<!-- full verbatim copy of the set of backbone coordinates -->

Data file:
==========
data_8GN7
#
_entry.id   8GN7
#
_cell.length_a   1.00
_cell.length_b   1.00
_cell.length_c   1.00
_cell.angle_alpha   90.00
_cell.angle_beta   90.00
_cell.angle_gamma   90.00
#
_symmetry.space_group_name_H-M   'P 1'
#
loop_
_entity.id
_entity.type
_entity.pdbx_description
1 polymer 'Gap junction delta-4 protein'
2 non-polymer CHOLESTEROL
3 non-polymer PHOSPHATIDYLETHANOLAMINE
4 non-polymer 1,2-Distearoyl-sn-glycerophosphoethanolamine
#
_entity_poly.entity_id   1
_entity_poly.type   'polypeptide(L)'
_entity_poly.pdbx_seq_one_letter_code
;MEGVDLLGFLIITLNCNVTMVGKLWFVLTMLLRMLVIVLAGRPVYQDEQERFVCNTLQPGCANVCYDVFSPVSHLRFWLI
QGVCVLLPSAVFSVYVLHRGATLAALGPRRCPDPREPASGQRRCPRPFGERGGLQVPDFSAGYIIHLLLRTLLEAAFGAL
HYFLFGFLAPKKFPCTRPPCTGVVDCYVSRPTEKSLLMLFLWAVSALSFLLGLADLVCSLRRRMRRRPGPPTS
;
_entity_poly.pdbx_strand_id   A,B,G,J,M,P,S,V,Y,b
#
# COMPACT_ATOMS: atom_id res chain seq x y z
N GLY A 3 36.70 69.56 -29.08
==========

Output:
data_8GN7
#
_entry.id   8GN7
#
_cell.length_a   1.00
_cell.length_b   1.00
_cell.length_c   1.00
_cell.angle_alpha   90.00
_cell.angle_beta   90.00
_cell.angle_gamma   90.00
#
_symmetry.space_group_name_H-M   'P 1'
#
loop_
_entity.id
_entity.type
_entity.pdbx_description
1 polymer 'Gap junction delta-4 protein'
2 non-polymer CHOLESTEROL
3 non-polymer PHOSPHATIDYLETHANOLAMINE
4 non-polymer 1,2-Distearoyl-sn-glycerophosphoethanolamine
#
_entity_poly.entity_id   1
_entity_poly.type   'polypeptide(L)'
_entity_poly.pdbx_seq_one_letter_code
;MEGVDLLGFLIITLNCNVTMVGKLWFVLTMLLRMLVIVLAGRPVYQDEQERFVCNTLQPGCANVCYDVFSPVSHLRFWLI
QGVCVLLPSAVFSVYVLHRGATLAALGPRRCPDPREPASGQRRCPRPFGERGGLQVPDFSAGYIIHLLLRTLLEAAFGAL
HYFLFGFLAPKKFPCTRPPCTGVVDCYVSRPTEKSLLMLFLWAVSALSFLLGLADLVCSLRRRMRRRPGPPTS
;
_entity_poly.pdbx_strand_id   A,B,G,J,M,P,S,V,Y,b
#
# COMPACT_ATOMS: atom_id res chain seq x y z
N GLY A 3 36.70 69.56 -29.08